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digitalmars.D.ide - Visual D bug in paths

reply Jo blow.net <Jo blow.net> writes:
I had issues with old projects working correctly after upgrading 
to 2022.

The issue is that the "Debug source files" point to 2019 which 
were deleted upon upgrade.

That is, right mouse button on the project Solution in the 
Solution Explorer and click properties. Then go to Common 
Properties -> Debug Source Files. A new project uses ..\Microsoft 
Visual Studio\2022\Enterprise\... ...14.30... while the old 
projects point to ..\Microsoft Visual Studio\2019\Enterprise\... 
... 14.25...

And this gives an issue debugging the old project. I'm pretty 
sure the 2019 files don't even exist any more. IIRC I uninstalled 
everything having to do with VS before upgrading.

The issue is that there is no easy way to update the projects to 
get them to work.

My specific issue is that I could not debug the x86 project 
because it would give an error: "Cannot launch debugger on" which 
does not occur on creating a new x86 project(which led me to 
snooping around and seeing that the "debug source files" where 
different and the old one was pointing to the hold files.

I tried find a way to fix this but I couldn't. I think it must be 
using a pointer to something.

I guess a solution would be to detect those files and see if they 
exist and/or compare them to a new version and ask the user if he 
wants to upgrade the project or have a link in the visual d menu 
that can be used to update the project?
Mar 21
parent reply Jo blow.net <Jo blow.net> writes:
So I deleted the .vs directory and it fixed the debug source 
files so they now point to the 2022 install. I still cannot debug 
the old project in x86 mode even after messing with various 
debuggers(mago, mixed mode, visual studio). I've tried matching 
up the new working projects settings with the old and everything 
is the same so I have no idea what really is going on.
Mar 21
parent reply Rainer Schuetze <r.sagitario gmx.de> writes:
On 21/03/2022 21:38, Jo blow.net wrote:
 So I deleted the .vs directory and it fixed the debug source files so 
 they now point to the 2022 install. I still cannot debug the old project 
 in x86 mode even after messing with various debuggers(mago, mixed mode, 
 visual studio). I've tried matching up the new working projects settings 
 with the old and everything is the same so I have no idea what really is 
 going on.
 
 
AFAICT the "debug source files" usually only contain the directories of the Microsoft C++ header and source files. More directories are added there if you manually locate a source file that the debugger cannot find autoamtically. I don't see an update of those directories when loading a solution into VS 2022, even with VS 2019 still installed, so deleting the .vs folder seems like a good solution. I don't think these settings are vital to starting the debugger, though. I guess you are using the visualdproj projects. The "mago debug engine" that can be selected in the debugging options is a 32-bit engine only, so it doesn't work in VS 2022 anymore. The "mago extension" to the Visual Studio debugger is ported to 64-bit and works with both VS engines adding similar and more functionality. One thing I stumble over from time to time is that the VS project configuration dialog doesn't always open with the current configuration, so changes to the settings seem to have no effect. If that doesn't help: what is the exact error message you get?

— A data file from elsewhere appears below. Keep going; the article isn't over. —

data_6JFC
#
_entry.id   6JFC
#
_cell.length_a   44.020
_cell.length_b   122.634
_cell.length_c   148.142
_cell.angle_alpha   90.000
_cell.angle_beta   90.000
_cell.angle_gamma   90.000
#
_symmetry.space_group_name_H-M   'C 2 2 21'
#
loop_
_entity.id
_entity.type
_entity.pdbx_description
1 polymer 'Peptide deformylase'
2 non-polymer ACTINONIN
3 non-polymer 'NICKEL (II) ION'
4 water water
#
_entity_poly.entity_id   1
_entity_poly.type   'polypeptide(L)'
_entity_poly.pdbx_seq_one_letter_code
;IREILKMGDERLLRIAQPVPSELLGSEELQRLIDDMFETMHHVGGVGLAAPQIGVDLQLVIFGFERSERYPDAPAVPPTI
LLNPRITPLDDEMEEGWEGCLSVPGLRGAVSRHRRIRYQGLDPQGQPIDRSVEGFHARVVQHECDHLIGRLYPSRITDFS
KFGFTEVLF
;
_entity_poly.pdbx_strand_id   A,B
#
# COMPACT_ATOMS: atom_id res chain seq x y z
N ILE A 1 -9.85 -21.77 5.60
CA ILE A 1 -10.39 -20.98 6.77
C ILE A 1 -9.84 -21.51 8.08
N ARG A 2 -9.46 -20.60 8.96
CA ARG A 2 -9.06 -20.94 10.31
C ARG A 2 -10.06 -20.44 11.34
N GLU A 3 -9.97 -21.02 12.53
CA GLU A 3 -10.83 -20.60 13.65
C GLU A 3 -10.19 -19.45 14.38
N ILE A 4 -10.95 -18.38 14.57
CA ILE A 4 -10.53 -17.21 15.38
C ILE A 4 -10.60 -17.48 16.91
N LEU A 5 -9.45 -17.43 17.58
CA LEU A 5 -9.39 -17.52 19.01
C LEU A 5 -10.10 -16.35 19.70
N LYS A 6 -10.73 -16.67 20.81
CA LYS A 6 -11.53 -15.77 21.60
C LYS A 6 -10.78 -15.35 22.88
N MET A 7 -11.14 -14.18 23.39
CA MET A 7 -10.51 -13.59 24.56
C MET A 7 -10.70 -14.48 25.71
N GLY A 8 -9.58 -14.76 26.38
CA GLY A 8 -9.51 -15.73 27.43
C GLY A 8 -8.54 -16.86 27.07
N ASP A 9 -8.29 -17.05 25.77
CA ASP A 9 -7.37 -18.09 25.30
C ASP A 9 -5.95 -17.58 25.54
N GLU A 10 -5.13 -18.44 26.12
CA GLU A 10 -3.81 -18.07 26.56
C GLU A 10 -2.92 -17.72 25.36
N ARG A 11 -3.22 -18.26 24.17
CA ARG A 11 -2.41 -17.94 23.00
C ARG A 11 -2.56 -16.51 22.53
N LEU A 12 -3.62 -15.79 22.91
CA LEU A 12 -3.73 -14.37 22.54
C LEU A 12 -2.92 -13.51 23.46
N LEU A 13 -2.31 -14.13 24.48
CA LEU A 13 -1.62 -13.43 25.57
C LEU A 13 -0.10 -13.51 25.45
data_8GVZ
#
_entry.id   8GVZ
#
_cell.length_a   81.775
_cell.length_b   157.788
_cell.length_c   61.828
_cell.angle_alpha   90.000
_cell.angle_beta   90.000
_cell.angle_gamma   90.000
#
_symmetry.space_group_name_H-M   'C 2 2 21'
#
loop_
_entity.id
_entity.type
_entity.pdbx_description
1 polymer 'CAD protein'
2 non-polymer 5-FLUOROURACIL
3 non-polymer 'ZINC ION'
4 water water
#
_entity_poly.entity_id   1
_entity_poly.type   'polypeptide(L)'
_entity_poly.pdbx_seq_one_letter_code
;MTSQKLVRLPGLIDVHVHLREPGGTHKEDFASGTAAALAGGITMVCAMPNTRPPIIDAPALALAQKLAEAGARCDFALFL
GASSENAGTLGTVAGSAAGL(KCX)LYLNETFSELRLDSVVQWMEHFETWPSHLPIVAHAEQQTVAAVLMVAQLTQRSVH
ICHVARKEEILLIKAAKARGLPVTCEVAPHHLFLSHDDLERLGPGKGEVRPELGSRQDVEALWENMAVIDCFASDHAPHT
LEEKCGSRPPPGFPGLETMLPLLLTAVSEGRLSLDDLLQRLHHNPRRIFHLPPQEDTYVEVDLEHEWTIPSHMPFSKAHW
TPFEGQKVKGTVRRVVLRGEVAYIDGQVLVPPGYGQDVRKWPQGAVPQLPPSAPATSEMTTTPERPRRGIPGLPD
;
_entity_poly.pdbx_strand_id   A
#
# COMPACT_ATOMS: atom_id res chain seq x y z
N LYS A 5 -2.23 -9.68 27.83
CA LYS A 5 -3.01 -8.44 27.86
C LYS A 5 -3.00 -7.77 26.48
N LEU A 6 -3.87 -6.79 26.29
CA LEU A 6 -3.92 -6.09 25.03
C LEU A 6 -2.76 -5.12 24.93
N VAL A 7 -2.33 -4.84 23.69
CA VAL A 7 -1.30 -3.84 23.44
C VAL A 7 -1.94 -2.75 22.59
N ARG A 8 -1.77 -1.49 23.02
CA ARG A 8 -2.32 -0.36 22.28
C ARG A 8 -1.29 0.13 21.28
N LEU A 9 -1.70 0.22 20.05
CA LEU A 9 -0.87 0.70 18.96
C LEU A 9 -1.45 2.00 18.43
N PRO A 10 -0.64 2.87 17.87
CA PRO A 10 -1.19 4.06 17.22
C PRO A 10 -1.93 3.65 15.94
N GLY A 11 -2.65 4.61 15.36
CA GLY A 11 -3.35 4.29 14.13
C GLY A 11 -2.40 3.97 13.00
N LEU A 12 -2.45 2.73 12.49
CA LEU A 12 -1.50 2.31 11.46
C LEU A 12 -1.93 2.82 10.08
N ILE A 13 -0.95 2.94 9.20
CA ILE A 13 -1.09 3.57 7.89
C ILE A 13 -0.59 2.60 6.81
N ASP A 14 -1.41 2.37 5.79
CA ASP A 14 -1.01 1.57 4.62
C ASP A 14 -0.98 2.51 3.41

Mar 25
parent reply Jo Blow <Jo Blow.net> writes:
On Friday, 25 March 2022 at 09:18:09 UTC, Rainer Schuetze wrote:
 On 21/03/2022 21:38, Jo blow.net wrote:
 So I deleted the .vs directory and it fixed the debug source 
 files so they now point to the 2022 install. I still cannot 
 debug the old project in x86 mode even after messing with 
 various debuggers(mago, mixed mode, visual studio). I've tried 
 matching up the new working projects settings with the old and 
 everything is the same so I have no idea what really is going 
 on.
 
 
AFAICT the "debug source files" usually only contain the directories of the Microsoft C++ header and source files. More directories are added there if you manually locate a source file that the debugger cannot find autoamtically. I don't see an update of those directories when loading a solution into VS 2022, even with VS 2019 still installed, so deleting the .vs folder seems like a good solution. I don't think these settings are vital to starting the debugger, though.
It didn't solve the problem ;/
 I guess you are using the visualdproj projects. The "mago debug 
 engine" that can be selected in the debugging options is a 
 32-bit engine only, so it doesn't work in VS 2022 anymore. The 
 "mago extension" to the Visual Studio debugger is ported to 
 64-bit and works with both VS engines adding similar and more 
 functionality.

 One thing I stumble over from time to time is that the VS 
 project configuration dialog doesn't always open with the 
 current configuration, so changes to the settings seem to have 
 no effect.

 If that doesn't help: what is the exact error message you get?